From Barrio Norte we continued our walk to the legendary Casa Rosada and the world-famous square Plaza de mayo. After everything we had read about Plaza de mayo, I was expecting complete chaos. Well, I was wrong. There was no chaos, just a lot of people and a lot of noise. We enjoyed a stroll and a delicious lunch in charming San Telmo before heading to the area around Puerto Madero.
Buenos Aires (at least the central parts) is a friendly place for pedestrians. It is a huge city but some areas really surprised us with their silence. The cobblestoned streets of picturesque San Telmo were quiet during our visit. The only place that I don’t feel any need to return to is Calle Florida, the shopping street in downtown Buenos Aires. It may be pedestrian, but the chaos was too much.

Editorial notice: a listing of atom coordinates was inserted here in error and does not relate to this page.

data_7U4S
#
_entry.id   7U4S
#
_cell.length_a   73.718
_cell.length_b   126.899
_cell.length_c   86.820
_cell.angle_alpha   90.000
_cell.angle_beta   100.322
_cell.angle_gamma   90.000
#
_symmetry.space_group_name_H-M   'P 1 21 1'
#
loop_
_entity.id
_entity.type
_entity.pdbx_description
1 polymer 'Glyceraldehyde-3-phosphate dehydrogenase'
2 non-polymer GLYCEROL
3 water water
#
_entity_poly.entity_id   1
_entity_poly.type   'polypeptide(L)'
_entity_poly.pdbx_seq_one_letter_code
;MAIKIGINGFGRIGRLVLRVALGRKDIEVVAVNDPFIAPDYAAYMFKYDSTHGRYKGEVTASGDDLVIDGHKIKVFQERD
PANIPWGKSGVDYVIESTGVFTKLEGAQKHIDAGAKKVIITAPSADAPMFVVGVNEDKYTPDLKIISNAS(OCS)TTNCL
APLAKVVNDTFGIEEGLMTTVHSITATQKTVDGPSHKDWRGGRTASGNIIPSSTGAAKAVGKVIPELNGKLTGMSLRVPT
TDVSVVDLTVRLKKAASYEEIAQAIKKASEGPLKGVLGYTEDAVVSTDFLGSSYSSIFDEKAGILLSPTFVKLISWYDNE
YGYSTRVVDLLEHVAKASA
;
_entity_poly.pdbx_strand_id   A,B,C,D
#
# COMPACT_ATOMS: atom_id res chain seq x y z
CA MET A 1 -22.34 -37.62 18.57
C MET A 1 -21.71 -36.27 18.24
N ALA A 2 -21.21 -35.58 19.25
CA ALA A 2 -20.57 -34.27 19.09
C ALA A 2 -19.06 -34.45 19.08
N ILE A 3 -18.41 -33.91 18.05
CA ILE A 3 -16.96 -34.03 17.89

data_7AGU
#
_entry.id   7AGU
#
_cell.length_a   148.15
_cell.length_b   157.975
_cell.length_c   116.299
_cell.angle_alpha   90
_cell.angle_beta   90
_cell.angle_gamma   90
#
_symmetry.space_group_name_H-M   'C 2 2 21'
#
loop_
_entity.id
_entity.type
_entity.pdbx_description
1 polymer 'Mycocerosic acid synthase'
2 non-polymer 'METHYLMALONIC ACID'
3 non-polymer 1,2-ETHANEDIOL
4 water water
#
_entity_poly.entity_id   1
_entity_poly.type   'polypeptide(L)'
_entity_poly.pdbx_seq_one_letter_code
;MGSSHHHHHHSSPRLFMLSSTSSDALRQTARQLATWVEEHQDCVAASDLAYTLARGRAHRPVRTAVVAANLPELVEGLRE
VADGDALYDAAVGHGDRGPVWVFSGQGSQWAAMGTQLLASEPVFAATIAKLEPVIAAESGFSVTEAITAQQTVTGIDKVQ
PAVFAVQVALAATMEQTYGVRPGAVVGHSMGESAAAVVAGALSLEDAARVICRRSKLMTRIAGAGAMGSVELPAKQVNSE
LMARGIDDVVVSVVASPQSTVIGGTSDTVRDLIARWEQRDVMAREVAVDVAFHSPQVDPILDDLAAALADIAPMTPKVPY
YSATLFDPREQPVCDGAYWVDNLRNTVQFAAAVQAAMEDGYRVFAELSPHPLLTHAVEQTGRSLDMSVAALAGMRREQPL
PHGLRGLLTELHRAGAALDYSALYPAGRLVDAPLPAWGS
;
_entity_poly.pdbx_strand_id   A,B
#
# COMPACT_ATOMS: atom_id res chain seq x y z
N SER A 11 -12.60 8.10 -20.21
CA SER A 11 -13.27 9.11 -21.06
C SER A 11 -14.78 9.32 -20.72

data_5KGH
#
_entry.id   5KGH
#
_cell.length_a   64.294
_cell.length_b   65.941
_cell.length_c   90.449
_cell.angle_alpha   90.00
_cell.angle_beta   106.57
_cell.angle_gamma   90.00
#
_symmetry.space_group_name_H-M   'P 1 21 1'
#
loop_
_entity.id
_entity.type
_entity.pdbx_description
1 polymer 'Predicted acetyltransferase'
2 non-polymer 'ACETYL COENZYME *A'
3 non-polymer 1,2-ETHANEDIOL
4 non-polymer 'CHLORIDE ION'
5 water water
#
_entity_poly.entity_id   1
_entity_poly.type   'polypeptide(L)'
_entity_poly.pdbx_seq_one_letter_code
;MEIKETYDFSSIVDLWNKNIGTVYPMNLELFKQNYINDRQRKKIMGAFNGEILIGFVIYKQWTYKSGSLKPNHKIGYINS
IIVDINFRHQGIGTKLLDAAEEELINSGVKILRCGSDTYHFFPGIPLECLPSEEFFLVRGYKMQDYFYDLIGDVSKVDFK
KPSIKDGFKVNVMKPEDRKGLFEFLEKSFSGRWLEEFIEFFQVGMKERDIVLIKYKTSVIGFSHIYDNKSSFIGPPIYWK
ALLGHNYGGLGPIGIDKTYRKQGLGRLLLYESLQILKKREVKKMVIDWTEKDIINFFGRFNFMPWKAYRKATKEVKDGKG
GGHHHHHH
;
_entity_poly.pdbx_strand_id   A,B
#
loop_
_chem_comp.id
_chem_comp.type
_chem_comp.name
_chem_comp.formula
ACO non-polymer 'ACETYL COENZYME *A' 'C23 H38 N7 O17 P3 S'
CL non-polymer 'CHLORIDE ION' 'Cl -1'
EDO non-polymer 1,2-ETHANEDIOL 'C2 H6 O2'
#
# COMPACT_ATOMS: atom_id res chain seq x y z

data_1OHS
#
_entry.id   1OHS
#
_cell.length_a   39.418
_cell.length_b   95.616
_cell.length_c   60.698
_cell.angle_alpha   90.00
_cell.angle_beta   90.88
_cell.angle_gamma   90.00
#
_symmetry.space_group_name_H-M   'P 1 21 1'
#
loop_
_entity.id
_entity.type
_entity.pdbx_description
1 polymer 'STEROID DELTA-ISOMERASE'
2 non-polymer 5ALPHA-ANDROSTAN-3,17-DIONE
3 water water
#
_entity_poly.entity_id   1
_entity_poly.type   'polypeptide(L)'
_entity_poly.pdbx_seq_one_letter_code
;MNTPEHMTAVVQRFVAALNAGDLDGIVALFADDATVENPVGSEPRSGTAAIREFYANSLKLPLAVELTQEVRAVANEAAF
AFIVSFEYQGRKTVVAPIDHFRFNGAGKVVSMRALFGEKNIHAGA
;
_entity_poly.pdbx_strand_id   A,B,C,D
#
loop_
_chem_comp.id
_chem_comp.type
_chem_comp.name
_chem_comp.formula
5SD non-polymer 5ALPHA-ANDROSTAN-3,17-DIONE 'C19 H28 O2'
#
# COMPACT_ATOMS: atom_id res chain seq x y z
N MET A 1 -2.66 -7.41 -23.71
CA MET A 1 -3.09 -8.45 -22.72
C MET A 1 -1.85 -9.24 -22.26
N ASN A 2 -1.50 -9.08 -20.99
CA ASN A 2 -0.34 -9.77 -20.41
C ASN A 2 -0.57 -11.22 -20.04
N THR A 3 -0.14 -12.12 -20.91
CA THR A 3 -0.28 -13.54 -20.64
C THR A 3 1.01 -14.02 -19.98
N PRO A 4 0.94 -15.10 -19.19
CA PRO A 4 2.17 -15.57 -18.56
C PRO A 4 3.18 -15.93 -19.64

During our first full day we learnt how to use the ATM (it was not a simple affair!). We also learnt that the smart thing to do is exchange money (USD or euro) instead of using the ATM. The Argentine currency is a mess. What struck me the most was the similarity to Europe – not once did I get the feeling that we had travelled to the other side of the world. We did also find out that Argentine wine really is tasty. iViva Argentina!
Day 5 – Recoleta, Palermo, Jardín Botánico & the Zoo
As it turned out, the location of our hotel was great. The city centre was not far, but neither were the green and lushy neighbourhoods of Recoleta and Palermo. Recoleta felt very fancy with its elegant buildings and the Recoleta cemetery. Among all the affluence the building of the National Library of Argentina almost felt like a joke. I do realize that architecture is used as an expression of time and context, but come on, libraries should be beautiful and inviting!